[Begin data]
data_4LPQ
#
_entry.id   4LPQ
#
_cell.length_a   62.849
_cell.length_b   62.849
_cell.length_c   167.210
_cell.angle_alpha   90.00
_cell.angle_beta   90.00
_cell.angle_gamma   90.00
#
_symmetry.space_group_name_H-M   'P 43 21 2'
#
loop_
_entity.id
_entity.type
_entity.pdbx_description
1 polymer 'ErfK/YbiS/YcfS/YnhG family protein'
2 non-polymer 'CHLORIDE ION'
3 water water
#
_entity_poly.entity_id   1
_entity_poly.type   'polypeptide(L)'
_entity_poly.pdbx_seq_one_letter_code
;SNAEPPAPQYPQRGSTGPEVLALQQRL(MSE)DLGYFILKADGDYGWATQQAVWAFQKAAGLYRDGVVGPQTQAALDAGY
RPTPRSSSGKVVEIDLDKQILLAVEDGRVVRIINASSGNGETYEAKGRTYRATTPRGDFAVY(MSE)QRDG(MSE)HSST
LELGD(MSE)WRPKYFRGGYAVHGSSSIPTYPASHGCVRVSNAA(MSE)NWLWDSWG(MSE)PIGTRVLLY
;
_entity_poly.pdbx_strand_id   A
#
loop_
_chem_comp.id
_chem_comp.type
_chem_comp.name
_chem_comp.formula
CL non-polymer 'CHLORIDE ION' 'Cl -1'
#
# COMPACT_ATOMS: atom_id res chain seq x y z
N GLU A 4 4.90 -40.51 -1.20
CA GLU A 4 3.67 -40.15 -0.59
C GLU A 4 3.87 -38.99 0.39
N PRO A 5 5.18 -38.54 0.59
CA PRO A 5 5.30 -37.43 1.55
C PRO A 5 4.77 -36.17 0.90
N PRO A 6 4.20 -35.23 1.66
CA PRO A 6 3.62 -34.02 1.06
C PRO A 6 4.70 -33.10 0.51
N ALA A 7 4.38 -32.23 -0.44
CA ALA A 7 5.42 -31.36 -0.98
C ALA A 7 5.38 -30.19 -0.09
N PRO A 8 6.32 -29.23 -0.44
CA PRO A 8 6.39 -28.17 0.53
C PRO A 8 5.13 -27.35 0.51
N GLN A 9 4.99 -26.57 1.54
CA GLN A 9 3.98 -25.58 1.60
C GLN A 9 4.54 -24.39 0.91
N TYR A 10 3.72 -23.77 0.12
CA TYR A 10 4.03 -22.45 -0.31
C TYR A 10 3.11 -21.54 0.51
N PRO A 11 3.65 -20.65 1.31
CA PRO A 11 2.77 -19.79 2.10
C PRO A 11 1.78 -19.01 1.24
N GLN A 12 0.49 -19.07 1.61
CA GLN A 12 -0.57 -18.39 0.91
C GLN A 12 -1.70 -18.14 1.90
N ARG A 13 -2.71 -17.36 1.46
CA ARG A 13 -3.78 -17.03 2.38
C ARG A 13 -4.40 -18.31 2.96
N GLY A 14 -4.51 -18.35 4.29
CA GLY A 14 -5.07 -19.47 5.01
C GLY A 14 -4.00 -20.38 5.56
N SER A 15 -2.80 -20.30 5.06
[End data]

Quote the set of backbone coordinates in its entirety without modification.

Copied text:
data_4LPQ
#
_entry.id   4LPQ
#
_cell.length_a   62.849
_cell.length_b   62.849
_cell.length_c   167.210
_cell.angle_alpha   90.00
_cell.angle_beta   90.00
_cell.angle_gamma   90.00
#
_symmetry.space_group_name_H-M   'P 43 21 2'
#
loop_
_entity.id
_entity.type
_entity.pdbx_description
1 polymer 'ErfK/YbiS/YcfS/YnhG family protein'
2 non-polymer 'CHLORIDE ION'
3 water water
#
_entity_poly.entity_id   1
_entity_poly.type   'polypeptide(L)'
_entity_poly.pdbx_seq_one_letter_code
;SNAEPPAPQYPQRGSTGPEVLALQQRL(MSE)DLGYFILKADGDYGWATQQAVWAFQKAAGLYRDGVVGPQTQAALDAGY
RPTPRSSSGKVVEIDLDKQILLAVEDGRVVRIINASSGNGETYEAKGRTYRATTPRGDFAVY(MSE)QRDG(MSE)HSST
LELGD(MSE)WRPKYFRGGYAVHGSSSIPTYPASHGCVRVSNAA(MSE)NWLWDSWG(MSE)PIGTRVLLY
;
_entity_poly.pdbx_strand_id   A
#
loop_
_chem_comp.id
_chem_comp.type
_chem_comp.name
_chem_comp.formula
CL non-polymer 'CHLORIDE ION' 'Cl -1'
#
# COMPACT_ATOMS: atom_id res chain seq x y z
N GLU A 4 4.90 -40.51 -1.20
CA GLU A 4 3.67 -40.15 -0.59
C GLU A 4 3.87 -38.99 0.39
N PRO A 5 5.18 -38.54 0.59
CA PRO A 5 5.30 -37.43 1.55
C PRO A 5 4.77 -36.17 0.90
N PRO A 6 4.20 -35.23 1.66
CA PRO A 6 3.62 -34.02 1.06
C PRO A 6 4.70 -33.10 0.51
N ALA A 7 4.38 -32.23 -0.44
CA ALA A 7 5.42 -31.36 -0.98
C ALA A 7 5.38 -30.19 -0.09
N PRO A 8 6.32 -29.23 -0.44
CA PRO A 8 6.39 -28.17 0.53
C PRO A 8 5.13 -27.35 0.51
N GLN A 9 4.99 -26.57 1.54
CA GLN A 9 3.98 -25.58 1.60
C GLN A 9 4.54 -24.39 0.91
N TYR A 10 3.72 -23.77 0.12
CA TYR A 10 4.03 -22.45 -0.31
C TYR A 10 3.11 -21.54 0.51
N PRO A 11 3.65 -20.65 1.31
CA PRO A 11 2.77 -19.79 2.10
C PRO A 11 1.78 -19.01 1.24
N GLN A 12 0.49 -19.07 1.61
CA GLN A 12 -0.57 -18.39 0.91
C GLN A 12 -1.70 -18.14 1.90
N ARG A 13 -2.71 -17.36 1.46
CA ARG A 13 -3.78 -17.03 2.38
C ARG A 13 -4.40 -18.31 2.96
N GLY A 14 -4.51 -18.35 4.29
CA GLY A 14 -5.07 -19.47 5.01
C GLY A 14 -4.00 -20.38 5.56
N SER A 15 -2.80 -20.30 5.06